Leon: 12:42 Right.
Josh: 12:45 “Geez, maybe we shouldn’t have left the garden!?!” Uh, you know,
Leon: 12:49 [Laughter] Maybe that, yeah, that was, that was an unplanned, that was, that was its own, you know, production, early release to production issue. Yep.
Leon: 12:57 Um, here’s…
Josh: 12:58 That’s what happens when, when Alpha goes to prod, although it worked out really well, so…
Leon: 13:03 Yeah, well, it can, but it also can not. Um, and there’s even, there’s even a question there, just if we’re going to invoke Cain and Able that, that, um, Cain may not have understood. Look, Abel was the first person to die at all. He may not have understood that killing was a thing. Um, and in the original Hebrew, uh, the precursor to that moment is they were out in the fields and Cain said to Abel “And Cain rose up and slew Abel” There’s, there’s a missing, there’s no texts there. Now as, uh, a person with two brothers. I can tell you with absolute certainty that I know I have a good, I could make some good guesses about what Cain said to Abel, that would cause Cain to lash out. You know, it caused that conflict to occur. Um, however, we don’t have textual, uh, textual evidence of it. But the point is, is that, um, again, that probably wasn’t, uh, Adam and Chava, to use the Hebrew names. Um, wasn’t their plan for, uh, what their kids were gonna grow up to be or to do. Um,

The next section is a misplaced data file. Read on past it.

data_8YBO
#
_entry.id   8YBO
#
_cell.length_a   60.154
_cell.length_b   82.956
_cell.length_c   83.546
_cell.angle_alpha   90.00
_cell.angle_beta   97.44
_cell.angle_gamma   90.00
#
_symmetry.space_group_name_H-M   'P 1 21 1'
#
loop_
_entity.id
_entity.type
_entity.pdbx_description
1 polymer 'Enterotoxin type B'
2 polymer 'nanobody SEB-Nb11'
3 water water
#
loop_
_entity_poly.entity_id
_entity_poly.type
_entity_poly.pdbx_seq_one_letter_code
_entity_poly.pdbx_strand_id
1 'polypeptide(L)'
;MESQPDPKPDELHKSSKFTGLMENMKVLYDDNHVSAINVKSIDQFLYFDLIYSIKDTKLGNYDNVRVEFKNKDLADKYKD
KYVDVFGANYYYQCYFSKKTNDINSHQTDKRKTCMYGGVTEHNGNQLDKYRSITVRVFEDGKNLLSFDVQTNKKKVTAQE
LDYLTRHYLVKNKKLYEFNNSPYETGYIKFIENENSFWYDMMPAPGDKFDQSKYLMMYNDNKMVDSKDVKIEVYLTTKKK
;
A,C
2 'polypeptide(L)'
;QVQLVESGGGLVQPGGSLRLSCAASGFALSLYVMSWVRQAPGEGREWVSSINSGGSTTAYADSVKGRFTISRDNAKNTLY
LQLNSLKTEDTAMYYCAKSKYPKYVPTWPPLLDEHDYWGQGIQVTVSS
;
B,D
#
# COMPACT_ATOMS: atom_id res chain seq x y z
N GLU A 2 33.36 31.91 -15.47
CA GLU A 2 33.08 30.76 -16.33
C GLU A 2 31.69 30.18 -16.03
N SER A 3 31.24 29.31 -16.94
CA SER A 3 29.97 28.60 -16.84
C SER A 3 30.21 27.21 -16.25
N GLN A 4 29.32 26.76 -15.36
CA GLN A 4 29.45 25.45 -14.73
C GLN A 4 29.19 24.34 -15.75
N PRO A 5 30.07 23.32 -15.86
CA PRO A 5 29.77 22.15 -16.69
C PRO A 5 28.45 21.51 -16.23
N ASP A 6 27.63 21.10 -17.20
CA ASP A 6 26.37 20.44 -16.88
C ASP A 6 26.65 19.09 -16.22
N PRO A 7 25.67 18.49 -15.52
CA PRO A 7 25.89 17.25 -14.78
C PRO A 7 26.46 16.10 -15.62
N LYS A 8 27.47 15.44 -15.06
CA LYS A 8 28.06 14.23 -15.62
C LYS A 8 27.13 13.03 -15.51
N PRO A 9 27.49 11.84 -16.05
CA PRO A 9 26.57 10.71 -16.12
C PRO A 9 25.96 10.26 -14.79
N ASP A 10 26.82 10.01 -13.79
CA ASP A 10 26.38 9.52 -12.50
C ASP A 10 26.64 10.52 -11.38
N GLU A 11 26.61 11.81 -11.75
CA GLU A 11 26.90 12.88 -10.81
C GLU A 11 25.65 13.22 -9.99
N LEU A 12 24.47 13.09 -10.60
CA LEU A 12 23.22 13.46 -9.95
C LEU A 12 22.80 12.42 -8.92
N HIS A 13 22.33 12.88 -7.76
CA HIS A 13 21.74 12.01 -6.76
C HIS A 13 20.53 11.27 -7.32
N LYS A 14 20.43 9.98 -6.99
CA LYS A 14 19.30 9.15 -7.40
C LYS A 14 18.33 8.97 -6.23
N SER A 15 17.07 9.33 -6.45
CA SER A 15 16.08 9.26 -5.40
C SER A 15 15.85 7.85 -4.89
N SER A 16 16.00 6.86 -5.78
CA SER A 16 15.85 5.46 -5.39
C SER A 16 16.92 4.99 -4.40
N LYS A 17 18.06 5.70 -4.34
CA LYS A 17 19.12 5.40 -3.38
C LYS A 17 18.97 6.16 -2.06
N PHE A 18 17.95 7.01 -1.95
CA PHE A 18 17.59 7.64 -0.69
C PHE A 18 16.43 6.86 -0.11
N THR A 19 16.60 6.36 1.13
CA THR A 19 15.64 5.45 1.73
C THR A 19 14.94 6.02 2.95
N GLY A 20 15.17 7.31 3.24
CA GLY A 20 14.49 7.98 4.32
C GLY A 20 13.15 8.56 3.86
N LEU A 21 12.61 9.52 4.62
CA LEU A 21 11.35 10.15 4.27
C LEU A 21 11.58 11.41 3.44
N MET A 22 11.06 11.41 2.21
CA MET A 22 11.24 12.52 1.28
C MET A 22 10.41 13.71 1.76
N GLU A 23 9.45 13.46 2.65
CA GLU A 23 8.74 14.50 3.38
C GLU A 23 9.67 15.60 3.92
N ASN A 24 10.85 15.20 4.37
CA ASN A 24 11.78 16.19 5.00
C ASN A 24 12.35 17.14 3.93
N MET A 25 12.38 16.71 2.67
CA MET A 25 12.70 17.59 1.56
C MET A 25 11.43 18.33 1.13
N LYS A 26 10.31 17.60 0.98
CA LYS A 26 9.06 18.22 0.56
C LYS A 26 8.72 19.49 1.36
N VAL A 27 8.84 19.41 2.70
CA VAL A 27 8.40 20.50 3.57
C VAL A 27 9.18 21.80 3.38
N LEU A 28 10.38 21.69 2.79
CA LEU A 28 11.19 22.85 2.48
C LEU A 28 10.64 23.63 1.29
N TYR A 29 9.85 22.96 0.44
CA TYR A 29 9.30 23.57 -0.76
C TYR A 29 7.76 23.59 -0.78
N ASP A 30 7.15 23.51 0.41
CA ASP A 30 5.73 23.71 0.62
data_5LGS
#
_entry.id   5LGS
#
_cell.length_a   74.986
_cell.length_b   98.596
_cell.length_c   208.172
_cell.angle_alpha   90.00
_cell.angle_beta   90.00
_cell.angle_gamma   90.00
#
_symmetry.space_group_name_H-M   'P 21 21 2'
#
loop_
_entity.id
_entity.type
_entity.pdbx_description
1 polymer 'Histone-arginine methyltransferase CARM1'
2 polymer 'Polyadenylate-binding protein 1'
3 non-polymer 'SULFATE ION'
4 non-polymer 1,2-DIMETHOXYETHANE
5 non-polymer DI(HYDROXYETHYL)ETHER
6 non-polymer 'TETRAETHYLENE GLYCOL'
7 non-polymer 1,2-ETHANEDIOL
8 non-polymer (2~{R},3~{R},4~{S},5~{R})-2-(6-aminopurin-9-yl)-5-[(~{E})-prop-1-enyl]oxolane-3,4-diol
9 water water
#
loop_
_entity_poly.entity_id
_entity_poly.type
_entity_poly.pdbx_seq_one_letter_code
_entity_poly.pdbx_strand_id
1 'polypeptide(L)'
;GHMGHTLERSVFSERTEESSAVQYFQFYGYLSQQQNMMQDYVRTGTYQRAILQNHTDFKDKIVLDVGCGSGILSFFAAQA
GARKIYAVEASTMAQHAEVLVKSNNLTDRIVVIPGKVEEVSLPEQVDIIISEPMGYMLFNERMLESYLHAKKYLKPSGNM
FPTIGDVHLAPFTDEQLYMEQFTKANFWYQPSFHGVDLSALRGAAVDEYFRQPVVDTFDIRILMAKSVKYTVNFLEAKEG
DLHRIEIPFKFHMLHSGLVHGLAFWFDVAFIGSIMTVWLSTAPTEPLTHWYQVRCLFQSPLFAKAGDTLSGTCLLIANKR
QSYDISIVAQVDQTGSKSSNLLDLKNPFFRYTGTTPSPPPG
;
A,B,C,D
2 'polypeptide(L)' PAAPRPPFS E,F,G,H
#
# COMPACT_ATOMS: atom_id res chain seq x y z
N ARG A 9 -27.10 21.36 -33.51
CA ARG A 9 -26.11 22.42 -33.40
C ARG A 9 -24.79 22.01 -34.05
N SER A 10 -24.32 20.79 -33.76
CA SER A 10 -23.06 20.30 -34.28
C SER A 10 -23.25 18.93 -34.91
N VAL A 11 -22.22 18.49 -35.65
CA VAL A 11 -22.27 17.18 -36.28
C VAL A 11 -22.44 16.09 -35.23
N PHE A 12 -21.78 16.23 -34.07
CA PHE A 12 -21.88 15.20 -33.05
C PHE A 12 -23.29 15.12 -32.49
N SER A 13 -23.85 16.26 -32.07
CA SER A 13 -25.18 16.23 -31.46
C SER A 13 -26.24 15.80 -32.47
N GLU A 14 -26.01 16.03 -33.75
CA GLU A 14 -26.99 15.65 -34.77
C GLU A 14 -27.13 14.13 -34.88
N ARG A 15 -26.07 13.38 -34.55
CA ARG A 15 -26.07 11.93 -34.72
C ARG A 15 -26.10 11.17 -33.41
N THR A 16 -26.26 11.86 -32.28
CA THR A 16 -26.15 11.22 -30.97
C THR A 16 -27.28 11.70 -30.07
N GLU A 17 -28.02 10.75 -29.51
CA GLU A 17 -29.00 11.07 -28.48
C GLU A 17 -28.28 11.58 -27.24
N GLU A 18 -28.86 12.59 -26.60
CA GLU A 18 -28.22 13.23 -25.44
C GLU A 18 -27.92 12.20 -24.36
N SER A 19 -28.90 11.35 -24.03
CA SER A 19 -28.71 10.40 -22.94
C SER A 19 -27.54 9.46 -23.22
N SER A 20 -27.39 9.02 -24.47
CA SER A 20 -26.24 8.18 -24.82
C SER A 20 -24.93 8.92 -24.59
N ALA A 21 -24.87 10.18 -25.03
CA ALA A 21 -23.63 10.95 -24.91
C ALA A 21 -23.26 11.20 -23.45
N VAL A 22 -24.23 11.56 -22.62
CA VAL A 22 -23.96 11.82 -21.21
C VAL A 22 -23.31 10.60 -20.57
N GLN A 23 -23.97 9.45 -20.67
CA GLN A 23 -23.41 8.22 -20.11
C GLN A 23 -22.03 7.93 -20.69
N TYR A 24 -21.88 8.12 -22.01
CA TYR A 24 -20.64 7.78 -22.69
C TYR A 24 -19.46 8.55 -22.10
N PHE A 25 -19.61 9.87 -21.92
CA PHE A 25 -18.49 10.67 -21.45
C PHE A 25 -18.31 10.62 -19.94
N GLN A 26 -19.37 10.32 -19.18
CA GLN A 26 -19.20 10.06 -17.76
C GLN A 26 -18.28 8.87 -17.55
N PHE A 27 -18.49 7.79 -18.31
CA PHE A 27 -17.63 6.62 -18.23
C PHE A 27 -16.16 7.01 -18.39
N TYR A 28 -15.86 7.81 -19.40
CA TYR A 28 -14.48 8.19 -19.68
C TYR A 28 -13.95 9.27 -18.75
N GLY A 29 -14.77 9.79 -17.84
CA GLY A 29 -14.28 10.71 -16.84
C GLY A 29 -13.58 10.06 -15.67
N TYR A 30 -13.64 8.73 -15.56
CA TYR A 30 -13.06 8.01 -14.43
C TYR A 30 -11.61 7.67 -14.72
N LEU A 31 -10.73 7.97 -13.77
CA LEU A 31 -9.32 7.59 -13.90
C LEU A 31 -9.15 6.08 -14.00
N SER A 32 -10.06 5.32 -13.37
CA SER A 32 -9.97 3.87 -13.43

Josh: 14:27 What, what about, what about the attributes of our children though?
Leon: 14:30 Yeah.
Josh: 14:30 I mean, oftentimes we look at our kids and we want to see the very best than them, but if our kids don’t follow our plan, and I will admit, I am one of those kids that did not follow my parent’s plan. In fact, uh, after I got home from Las Vegas, I explicitly things to, uh, I want to say to make my parents upset. But when my parents said, don’t do, I, I went ahead and did it. So when they said, hey, you know, you shouldn’t get married at 21, I was like, no, I’m getting married at 21. Hey, you shouldn’t go. You know, you should not go to a school, um, to do that. Oh yeah, no, I’m going to go to school and I’m going to work full time. Uh, I mean, we’re going to tell the story a little later, but it’s just, does that mean that word? Well, what does that mean about our kids? What, what does that mean about me? I’m, I’m gonna lay it down on the couch now. And you can tell me.